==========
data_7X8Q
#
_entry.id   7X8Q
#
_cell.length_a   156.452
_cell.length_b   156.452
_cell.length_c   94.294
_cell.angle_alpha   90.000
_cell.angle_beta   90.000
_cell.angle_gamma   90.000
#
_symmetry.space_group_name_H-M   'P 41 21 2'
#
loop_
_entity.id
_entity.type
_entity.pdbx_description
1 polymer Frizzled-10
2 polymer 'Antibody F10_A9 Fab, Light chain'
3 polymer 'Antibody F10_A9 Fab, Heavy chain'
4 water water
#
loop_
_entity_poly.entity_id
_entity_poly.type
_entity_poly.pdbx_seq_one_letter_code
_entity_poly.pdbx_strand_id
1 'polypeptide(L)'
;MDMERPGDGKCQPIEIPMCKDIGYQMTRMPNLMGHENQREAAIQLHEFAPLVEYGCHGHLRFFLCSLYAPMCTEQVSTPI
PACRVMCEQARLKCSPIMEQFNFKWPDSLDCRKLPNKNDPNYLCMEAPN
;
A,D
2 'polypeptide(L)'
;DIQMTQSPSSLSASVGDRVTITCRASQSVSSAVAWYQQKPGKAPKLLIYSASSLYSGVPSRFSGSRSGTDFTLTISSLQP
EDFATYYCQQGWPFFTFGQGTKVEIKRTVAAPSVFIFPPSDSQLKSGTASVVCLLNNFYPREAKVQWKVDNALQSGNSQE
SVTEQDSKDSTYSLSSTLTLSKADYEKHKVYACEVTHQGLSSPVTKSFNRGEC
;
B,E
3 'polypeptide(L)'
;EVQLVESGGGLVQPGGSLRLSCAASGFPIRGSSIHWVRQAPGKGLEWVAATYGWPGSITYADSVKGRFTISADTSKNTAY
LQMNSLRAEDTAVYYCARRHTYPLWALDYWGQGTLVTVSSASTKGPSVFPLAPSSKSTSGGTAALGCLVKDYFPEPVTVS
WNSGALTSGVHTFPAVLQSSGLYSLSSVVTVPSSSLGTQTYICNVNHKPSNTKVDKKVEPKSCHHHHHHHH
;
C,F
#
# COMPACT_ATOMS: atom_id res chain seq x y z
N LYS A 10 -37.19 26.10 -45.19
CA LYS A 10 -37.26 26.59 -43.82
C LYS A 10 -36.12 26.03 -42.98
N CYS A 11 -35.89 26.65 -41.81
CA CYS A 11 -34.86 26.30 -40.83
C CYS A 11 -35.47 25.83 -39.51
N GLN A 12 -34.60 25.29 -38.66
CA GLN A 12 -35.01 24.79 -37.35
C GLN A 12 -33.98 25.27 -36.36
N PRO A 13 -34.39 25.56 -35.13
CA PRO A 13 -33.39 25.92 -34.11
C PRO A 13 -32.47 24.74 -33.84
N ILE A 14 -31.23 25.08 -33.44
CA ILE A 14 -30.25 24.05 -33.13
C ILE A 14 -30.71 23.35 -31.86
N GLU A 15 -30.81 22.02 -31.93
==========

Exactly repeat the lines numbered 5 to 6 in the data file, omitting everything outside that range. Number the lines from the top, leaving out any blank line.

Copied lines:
_cell.length_a   156.452
_cell.length_b   156.452